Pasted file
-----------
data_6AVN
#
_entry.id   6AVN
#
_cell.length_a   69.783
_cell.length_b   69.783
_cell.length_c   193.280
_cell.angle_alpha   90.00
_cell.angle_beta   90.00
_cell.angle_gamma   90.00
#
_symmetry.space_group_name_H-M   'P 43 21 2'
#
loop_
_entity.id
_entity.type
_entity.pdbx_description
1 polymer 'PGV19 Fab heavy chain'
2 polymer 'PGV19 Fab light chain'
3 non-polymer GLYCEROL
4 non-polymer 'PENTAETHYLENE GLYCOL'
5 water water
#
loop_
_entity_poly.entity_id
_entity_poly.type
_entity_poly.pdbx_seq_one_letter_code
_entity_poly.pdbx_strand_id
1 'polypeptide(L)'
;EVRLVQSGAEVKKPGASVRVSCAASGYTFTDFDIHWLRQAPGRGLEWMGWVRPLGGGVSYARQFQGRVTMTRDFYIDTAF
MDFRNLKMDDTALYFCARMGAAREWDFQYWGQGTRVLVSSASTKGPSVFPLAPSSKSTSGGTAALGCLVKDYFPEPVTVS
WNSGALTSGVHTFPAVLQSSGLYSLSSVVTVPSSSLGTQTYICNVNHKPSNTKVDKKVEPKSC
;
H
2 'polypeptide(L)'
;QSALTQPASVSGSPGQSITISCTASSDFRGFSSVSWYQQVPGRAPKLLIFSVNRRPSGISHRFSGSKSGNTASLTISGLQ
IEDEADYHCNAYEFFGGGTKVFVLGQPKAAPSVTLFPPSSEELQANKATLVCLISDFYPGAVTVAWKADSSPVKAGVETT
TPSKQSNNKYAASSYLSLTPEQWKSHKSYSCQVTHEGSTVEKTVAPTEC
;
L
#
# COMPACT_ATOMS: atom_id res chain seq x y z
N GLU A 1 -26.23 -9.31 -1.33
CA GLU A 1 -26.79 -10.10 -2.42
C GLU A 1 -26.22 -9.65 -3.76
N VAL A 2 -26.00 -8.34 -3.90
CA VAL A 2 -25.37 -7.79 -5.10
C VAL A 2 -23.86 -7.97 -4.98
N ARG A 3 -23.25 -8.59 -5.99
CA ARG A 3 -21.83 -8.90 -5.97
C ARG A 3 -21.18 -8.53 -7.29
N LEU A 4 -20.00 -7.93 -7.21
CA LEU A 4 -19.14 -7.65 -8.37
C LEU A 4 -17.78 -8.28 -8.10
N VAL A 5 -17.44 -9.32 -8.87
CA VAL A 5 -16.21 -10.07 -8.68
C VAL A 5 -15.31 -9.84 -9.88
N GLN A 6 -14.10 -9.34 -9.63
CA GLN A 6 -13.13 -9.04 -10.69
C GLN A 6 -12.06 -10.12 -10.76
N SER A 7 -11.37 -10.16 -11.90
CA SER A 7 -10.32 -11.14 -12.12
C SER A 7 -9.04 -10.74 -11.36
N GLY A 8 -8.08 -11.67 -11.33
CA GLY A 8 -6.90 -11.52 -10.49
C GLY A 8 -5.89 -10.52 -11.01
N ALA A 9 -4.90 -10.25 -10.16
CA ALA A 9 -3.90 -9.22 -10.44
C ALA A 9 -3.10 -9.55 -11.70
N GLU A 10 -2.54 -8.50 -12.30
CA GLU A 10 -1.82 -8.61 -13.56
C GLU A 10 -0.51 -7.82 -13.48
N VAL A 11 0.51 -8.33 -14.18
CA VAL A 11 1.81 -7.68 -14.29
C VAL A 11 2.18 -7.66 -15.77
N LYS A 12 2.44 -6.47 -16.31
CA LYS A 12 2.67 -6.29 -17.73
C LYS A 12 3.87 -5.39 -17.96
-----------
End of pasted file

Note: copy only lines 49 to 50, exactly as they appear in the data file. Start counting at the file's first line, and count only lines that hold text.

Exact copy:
N ARG A 3 -23.25 -8.59 -5.99
CA ARG A 3 -21.83 -8.90 -5.97